Pallone, Thompson Bill to Empower Persons with Disabilities Passes House
Washington, D.C. – Today, H.R. 670, the Special Needs Trust Fairness Act passed the House of Representatives by a vote of 383-22. The bill was introduced by Congressmen Frank Pallone, Jr. (NJ-06) and Glenn ‘GT’ Thompson (PA-05) last year and would enable a disabled individual to set up a Special Needs Trust on their own behalf. A Special Needs Trust is a special type of trust that is designed to supplement certain daily living expenses and medical care.
“The barriers that currently prohibit an individual from creating a Special Needs Trust on their own behalf, despite having the mental capacity to do so, places an undue burden on disabled individuals who are simply trying to make ends meet,” said Pallone. “This legislation will eliminate these unnecessary barriers and enable individuals living with a disability to provide for their future financial stability."
“I am proud to have worked on this important bipartisan legislation with Rep. Pallone,” Thompson said. “The Special Needs Trust Fairness and Medicaid Improvement Act is focused on a fundamental issue of equal protection under the law, making sure people across the country with life-changing disease or disabilities are being treated fairly.”
As the law is currently written, disabled individuals must have a parent, grandparent, guardian or the court create a Special Needs Trust on their behalf. For individuals who may not have an available individual willing to establish the trust on their behalf, this can create significant logistical and financial barriers, and places an undue burden on the individual and our already overworked court system. The Special Needs Trust Fairness Act will remove this barrier, and allow individuals with disabilities, when appropriate, to create their own Special Needs Trust, which will empower them to be responsible for their own life decisions and have access to what is rightly theirs.
Congressman Pallone spoke in favor of the bill on the House floor. The text of his remarks can be found below and the video can be found here.
Thank you, Mr./Madame Speaker. I strongly support my bipartisan legislation, H.R. 670, the Special Needs Trust Fairness Act.
This legislation, which I have championed for multiple Congresses with my Republican colleague, Representative Glenn Thompson, would allow individuals with disabilities to set up Special Needs Trusts for themselves without a court petition. I thank Representative Thompson for his continued leadership on this issue.
A Special Needs Trust is a special kind of trust that is designed to provide support for certain expenses for disabled individuals to supplement Medicaid benefits. Currently, these types of trusts generally must be established by parents, grandparents, legal guardians or a court on behalf of the disabled individual. People can only set up a Special Needs Trust for themselves after petitioning a court. Oftentimes, this process can take several months and can incur significant legal fees during the process.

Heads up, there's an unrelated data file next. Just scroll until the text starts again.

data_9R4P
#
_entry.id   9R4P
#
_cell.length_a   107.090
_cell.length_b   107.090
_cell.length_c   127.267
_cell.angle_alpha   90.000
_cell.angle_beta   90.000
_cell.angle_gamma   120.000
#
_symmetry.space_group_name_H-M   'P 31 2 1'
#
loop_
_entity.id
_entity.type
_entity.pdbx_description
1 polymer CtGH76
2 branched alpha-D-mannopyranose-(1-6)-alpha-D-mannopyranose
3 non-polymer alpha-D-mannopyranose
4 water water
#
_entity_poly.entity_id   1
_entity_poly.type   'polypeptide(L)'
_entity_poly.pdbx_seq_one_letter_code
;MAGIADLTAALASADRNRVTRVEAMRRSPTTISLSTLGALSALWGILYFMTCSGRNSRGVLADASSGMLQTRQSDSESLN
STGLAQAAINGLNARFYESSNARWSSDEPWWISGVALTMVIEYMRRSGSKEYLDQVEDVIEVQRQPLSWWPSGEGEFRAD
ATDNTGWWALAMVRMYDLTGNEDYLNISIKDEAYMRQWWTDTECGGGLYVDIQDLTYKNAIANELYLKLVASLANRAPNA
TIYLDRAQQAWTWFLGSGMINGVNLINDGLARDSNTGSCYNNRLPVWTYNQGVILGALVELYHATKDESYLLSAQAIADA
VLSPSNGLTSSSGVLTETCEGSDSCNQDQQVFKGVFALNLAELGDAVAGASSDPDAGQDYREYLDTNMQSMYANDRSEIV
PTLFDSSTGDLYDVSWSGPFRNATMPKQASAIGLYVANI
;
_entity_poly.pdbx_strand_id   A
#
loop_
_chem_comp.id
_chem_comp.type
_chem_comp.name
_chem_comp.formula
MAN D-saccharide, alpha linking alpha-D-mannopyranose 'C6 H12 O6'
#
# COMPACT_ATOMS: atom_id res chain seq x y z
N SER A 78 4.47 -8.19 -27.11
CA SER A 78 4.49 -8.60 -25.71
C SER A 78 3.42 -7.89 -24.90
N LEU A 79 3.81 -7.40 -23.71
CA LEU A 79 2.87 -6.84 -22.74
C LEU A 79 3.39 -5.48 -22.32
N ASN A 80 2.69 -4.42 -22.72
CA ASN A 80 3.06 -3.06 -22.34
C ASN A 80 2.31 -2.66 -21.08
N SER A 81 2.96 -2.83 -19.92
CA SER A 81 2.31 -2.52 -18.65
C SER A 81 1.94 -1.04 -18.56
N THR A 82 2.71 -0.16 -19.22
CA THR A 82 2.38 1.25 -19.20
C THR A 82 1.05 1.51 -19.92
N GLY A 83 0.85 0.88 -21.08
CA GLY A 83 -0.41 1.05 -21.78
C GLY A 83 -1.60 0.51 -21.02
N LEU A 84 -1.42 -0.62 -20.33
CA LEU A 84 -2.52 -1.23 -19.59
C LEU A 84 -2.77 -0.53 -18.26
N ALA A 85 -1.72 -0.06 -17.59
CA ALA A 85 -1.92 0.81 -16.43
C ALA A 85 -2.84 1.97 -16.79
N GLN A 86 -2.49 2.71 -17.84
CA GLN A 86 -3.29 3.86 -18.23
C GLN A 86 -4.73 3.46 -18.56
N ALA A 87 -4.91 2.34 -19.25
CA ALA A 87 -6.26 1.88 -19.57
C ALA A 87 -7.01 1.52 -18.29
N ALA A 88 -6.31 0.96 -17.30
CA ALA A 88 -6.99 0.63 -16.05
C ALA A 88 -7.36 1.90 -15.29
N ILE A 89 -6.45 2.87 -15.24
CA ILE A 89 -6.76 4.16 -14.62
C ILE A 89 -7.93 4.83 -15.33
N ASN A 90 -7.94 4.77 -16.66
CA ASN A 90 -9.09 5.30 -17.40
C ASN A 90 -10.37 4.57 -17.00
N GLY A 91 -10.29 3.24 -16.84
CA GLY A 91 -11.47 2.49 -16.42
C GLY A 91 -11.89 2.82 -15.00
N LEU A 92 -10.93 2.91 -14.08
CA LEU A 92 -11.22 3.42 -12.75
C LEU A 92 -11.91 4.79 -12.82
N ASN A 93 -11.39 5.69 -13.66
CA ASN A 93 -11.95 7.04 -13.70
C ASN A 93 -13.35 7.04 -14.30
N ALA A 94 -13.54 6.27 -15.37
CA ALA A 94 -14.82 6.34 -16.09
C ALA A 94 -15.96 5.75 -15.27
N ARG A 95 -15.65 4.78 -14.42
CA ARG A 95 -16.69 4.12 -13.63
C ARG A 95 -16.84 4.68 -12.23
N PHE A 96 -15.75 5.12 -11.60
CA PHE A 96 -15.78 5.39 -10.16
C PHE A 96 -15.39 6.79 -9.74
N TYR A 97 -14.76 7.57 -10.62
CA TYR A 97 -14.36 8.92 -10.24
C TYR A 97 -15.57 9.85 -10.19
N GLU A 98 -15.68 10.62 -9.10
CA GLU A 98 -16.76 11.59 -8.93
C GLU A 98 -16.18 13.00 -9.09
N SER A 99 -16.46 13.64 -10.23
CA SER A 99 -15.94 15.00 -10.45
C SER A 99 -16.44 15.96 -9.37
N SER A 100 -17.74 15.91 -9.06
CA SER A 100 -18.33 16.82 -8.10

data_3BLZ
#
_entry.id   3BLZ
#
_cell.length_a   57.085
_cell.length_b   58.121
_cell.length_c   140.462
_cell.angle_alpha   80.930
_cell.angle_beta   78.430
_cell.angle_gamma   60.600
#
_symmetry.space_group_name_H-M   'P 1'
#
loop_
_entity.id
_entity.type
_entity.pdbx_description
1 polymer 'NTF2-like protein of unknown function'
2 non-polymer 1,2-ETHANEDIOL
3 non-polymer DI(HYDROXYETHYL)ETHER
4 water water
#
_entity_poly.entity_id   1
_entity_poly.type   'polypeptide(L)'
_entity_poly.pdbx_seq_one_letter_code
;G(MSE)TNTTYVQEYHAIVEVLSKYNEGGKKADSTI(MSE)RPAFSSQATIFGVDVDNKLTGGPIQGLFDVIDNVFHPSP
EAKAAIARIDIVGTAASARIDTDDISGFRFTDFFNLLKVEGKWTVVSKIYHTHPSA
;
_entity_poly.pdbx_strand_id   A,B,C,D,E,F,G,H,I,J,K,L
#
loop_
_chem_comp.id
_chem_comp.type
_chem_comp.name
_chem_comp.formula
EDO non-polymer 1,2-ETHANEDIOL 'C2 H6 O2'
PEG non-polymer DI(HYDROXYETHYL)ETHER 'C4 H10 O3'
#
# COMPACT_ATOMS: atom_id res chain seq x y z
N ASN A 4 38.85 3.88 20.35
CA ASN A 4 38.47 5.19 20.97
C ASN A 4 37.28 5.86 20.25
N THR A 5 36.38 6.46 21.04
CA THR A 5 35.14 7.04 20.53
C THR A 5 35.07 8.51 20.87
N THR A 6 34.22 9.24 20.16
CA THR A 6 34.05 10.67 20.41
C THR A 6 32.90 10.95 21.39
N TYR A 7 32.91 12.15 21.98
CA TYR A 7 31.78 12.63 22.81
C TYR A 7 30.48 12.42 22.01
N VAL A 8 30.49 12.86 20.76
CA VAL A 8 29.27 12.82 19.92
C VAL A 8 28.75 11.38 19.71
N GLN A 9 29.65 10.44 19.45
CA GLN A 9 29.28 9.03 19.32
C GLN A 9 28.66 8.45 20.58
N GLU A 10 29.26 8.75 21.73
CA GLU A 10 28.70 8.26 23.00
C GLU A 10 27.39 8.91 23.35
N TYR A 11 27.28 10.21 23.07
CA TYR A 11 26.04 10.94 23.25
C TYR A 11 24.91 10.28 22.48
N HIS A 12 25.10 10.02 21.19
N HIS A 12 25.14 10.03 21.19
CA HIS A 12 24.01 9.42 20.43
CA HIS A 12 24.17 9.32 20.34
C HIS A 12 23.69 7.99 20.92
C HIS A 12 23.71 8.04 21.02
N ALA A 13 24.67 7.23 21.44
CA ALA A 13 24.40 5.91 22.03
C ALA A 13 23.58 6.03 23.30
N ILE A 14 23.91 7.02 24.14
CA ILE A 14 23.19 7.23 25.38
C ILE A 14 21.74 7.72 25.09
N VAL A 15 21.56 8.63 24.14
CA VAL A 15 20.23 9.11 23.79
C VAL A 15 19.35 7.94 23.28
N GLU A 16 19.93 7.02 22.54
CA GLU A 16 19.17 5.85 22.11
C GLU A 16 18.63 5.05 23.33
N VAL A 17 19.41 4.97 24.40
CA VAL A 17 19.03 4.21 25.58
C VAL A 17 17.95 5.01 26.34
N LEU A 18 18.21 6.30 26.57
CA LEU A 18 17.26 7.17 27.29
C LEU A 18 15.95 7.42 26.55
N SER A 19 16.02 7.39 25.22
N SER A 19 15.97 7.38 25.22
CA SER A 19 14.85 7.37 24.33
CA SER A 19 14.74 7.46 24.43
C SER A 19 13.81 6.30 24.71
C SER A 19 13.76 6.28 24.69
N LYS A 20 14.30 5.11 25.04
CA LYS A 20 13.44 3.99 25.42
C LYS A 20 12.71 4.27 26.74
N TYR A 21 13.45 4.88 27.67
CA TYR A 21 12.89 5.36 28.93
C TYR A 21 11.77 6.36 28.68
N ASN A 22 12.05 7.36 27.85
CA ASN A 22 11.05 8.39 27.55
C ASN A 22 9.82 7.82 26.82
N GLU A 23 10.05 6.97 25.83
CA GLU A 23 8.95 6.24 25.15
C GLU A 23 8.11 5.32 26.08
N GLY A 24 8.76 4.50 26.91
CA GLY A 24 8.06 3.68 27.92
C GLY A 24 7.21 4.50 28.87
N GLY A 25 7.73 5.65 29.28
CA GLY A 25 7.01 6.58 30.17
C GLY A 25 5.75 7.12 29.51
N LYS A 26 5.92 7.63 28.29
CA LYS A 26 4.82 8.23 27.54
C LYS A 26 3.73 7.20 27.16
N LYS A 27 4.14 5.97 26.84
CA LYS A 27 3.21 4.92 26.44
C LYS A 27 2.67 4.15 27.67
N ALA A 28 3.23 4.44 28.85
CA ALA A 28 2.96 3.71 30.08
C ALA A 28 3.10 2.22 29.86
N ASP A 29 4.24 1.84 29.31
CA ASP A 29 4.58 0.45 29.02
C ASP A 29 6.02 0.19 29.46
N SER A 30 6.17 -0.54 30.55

This is just not right; individuals with disabilities can and should have the ability to set up a Special Needs Trust for themselves, and this legislation fixes that basic inequity. This is a commonsense, but very meaningful fix in the lives of those living with a disability.
I’d like to also note that H.R 670 was amended in the Energy and Commerce Committee by adding an additional provision to require states to extend tobacco cessation coverage to pregnant women through the first year postpartum. This is also good policy. Tobacco cessation is absolutely critical to both saving dollars and saving lives, and particularly so for pregnant and postpartum women. When we invest in helping people to quit smoking, the benefit is not only clear to the health of our communities, but also to our economy. My own home state of New Jersey is currently piloting a project in our Medicaid program specifically aimed at cutting costs and improving birth outcomes through targeted evidenced-based efforts that help pregnant women to quit smoking.
In addition, these policies are fully offset by clarifying that the federal match for hair growth and cosmetic products is available when those products are medically necessary, which is the current policy of most states already. The remaining savings are put in a “Medicaid Improvement Fund”, as a down payment on more positive improvements to the Medicaid program in the future.
I am proud that we were able to work together on these policies. This is an example of the type of work that we should do more often in the Medicaid program- working together to pass policies that remove barriers for beneficiaries, strengthen benefits, and support the long-term health of the program overall.
I urge my colleagues to support H.R. 670 and I hope that the Senate will consider this new version so that it can swiftly become law. Thank you, I reserve the balance of my time.